Dirty Frigs: The Camp Wavelength Interview

Purveyors of: Creepy, droning garage rock, layered with fuzz and topped with bright, catchy vocals.
File Next To: Ty Segall, Crosss, Link Wray, Mexican Slang, Scratch Acid, early Wavves, King Tuff.
Playing: Camp Wavelength, Friday August 28 @ Artscape Gibraltar Point
Get your ticket here!

It’s hard to describe the sound of Dirty Frigs, a Toronto band made up of Bria Salmena (vocals and guitar), Duncan Hay Jennings (guitar), Lucas Savatti (bass) and Edan Scime Stokell (drums), but the group probably prefers it that way. To haphazard a guess on their sound, I would put it somewhere between the swampy garage pop of King Tuff, the chaotic fuzz of Scratch Acid and the slow droning heaviness of the Melvins. These droning, swampy garage rockers have gained notoriety for their weird and creepy but unique sound. They’ll be playing the opening night of Camp Wavelength on Toronto Island, August 28th at 7pm.

You’ve been posting about some new material coming out — is that another EP? Are there any new musical directions you decided to take on the release?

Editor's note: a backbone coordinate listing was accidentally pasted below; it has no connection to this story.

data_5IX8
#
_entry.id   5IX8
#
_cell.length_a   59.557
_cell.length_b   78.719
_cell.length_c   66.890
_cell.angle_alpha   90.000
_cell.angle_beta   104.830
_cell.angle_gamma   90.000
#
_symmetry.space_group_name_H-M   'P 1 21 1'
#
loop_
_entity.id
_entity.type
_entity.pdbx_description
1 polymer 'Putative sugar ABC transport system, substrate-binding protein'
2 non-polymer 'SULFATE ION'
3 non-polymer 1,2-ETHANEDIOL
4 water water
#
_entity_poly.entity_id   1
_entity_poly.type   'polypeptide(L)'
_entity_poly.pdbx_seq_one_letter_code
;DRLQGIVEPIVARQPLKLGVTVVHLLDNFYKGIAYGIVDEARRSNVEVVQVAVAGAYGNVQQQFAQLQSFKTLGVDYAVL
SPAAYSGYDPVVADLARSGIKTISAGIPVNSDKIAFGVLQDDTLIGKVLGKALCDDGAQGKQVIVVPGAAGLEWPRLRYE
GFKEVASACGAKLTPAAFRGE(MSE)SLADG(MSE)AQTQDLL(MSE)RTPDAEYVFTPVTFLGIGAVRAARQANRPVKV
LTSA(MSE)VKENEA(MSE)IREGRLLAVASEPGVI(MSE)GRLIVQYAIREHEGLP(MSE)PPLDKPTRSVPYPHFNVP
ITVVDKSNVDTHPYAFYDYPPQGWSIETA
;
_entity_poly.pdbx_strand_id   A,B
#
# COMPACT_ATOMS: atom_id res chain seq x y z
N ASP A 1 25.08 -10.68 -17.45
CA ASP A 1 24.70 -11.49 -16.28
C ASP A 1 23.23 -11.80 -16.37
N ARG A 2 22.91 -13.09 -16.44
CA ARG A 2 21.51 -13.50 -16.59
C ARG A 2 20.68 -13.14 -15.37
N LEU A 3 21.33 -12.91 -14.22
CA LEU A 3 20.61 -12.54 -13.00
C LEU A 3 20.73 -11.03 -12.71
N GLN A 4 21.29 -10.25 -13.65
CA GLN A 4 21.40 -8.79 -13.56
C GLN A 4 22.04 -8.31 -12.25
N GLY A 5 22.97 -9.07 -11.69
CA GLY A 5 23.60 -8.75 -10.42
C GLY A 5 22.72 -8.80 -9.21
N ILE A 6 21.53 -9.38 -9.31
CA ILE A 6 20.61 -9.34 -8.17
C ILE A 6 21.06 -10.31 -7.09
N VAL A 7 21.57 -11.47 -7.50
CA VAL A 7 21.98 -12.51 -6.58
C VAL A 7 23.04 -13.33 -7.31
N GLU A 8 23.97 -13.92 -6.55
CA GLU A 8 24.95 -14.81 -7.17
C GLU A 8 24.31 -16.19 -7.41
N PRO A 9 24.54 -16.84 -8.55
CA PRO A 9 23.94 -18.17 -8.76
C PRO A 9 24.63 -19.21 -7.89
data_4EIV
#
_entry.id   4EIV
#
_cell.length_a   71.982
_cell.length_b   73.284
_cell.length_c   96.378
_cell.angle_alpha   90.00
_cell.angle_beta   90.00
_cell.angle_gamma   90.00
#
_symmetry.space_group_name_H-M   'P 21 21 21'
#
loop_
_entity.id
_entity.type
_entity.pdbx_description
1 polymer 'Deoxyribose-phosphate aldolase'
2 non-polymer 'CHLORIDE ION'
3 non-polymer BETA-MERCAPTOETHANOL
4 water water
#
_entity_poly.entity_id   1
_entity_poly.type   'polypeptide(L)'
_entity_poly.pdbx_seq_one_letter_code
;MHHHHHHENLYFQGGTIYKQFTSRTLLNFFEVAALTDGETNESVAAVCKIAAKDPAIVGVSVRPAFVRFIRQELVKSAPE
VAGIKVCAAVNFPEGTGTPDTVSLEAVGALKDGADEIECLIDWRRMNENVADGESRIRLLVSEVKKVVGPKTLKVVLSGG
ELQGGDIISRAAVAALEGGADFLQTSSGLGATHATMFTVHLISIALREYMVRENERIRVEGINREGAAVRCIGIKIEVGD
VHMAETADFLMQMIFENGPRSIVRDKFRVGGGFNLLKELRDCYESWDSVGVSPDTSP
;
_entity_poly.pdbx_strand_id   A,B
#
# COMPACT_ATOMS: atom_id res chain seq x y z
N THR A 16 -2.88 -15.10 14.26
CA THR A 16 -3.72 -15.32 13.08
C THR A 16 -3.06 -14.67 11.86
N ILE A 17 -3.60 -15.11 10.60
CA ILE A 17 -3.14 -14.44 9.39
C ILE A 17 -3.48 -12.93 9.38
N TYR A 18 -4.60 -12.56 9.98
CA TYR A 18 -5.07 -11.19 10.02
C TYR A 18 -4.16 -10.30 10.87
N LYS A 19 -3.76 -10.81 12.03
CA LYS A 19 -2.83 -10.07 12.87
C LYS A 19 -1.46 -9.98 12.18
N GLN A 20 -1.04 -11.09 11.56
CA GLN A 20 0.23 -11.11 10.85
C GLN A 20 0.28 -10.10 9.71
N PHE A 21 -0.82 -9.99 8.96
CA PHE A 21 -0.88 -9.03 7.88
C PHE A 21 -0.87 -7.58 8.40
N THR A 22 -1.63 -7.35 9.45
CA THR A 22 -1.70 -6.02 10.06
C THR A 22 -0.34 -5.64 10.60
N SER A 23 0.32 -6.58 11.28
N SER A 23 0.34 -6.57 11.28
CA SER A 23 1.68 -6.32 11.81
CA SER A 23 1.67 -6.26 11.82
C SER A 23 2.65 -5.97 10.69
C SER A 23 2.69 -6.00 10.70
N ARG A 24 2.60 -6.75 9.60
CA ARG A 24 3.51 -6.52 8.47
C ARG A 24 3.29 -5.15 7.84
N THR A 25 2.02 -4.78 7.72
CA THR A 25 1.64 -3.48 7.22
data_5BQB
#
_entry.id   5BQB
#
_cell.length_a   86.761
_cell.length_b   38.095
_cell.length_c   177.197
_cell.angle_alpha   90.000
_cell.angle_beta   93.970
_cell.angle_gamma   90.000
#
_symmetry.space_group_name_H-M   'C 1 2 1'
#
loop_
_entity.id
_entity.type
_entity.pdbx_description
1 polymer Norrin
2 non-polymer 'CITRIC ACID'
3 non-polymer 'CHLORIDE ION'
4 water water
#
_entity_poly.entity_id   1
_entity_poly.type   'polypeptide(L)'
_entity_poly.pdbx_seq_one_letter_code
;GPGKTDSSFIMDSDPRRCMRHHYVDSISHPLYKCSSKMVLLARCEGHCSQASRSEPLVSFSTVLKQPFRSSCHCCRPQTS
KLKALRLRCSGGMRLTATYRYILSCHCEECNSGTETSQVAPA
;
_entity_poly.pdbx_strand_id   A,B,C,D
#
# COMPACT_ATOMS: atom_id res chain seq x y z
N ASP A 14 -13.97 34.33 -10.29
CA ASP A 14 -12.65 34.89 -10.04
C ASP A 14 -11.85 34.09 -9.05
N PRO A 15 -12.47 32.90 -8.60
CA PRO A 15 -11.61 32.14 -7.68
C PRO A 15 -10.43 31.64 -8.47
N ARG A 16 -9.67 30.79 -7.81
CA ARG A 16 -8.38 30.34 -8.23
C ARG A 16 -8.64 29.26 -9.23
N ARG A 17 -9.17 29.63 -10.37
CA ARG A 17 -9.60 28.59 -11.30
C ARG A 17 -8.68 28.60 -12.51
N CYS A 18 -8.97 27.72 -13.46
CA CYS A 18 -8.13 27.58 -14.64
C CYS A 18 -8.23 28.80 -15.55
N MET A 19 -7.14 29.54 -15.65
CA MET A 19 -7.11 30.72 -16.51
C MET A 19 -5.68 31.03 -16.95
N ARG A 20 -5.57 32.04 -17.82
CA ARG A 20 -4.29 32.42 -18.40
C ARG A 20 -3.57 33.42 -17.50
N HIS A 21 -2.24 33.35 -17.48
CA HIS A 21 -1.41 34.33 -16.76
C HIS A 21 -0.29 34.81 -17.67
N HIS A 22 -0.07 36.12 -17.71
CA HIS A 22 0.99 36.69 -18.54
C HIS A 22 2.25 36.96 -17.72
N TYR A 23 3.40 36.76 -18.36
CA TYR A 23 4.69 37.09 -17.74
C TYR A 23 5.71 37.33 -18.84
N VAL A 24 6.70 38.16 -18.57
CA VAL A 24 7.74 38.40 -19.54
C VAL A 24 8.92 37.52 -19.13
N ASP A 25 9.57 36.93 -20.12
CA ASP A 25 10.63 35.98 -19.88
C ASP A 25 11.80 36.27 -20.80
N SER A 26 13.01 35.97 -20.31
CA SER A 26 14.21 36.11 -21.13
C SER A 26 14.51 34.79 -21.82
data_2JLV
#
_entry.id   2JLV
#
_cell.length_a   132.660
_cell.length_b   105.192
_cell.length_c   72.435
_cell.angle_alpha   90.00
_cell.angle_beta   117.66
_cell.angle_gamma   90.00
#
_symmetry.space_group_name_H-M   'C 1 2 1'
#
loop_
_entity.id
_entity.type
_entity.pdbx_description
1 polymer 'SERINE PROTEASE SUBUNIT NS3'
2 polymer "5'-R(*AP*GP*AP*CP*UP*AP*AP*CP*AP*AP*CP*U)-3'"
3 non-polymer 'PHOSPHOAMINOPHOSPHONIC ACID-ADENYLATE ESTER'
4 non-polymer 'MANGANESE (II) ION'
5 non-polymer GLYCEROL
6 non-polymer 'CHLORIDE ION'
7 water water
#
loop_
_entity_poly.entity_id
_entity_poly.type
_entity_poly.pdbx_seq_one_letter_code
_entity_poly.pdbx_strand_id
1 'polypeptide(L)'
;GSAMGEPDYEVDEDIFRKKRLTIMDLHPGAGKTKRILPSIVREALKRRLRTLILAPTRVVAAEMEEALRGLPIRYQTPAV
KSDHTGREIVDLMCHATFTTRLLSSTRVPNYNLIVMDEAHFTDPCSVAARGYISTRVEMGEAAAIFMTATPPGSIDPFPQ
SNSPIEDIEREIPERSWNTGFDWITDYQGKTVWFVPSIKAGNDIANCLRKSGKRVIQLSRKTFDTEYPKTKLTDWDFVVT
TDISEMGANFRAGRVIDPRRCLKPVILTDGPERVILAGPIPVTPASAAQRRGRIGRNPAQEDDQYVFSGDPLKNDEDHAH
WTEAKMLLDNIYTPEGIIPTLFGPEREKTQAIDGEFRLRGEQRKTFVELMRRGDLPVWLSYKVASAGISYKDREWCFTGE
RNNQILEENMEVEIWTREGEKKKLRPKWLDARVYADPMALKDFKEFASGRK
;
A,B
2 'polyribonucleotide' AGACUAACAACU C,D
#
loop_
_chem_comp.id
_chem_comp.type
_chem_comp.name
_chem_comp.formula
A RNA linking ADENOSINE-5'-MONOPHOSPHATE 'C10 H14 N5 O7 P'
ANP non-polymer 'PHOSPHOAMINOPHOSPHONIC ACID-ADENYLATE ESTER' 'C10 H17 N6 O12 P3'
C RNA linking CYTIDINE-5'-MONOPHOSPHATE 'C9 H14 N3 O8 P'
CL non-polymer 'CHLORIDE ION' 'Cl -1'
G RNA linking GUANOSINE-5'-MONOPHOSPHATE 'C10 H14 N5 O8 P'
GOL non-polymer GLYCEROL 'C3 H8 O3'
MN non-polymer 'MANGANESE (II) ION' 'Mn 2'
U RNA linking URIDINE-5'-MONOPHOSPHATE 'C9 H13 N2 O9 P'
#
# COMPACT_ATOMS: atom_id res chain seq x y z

We have been recording new material since February and are still going. At this point we are unsure about the final result, whether it be an EP or full-length. We’re just trying to record as much as possible. It’s been much more of a gradual creative process in the studio this time around, taking our time demoing and writing as we record. The stuff that we’re working on is pretty different, though more of an evolution of our sound than a new direction. The sounds are different; the vibes are very different. We’re thinking people might be a little surprised.

You’ve cited Link Wray and ’50s rock as a large influence on your sound. Are there any other bands that have a major influence on you?

I think very early on that was a major influence on us and our music. We all listen to a wide array of music, so we’re all taking influences from different places. We’re really into Janet Jackson and Todd Rundgren right now.

How does your group typically come up with new songs? Do people come in with ideas that you all work on, or does everything form on the spur of the moment during a jam?

For the past while, we have been writing together during rehearsals. Previously, songs would come from an idea someone brought in, or Bria had a tune to work on. Now, for the most part, they usually stem from a riff someone will play, or a rhythm Mr. Ethan plays on “the skins.” We record the jam and then try and come back to it. It’s working out so far.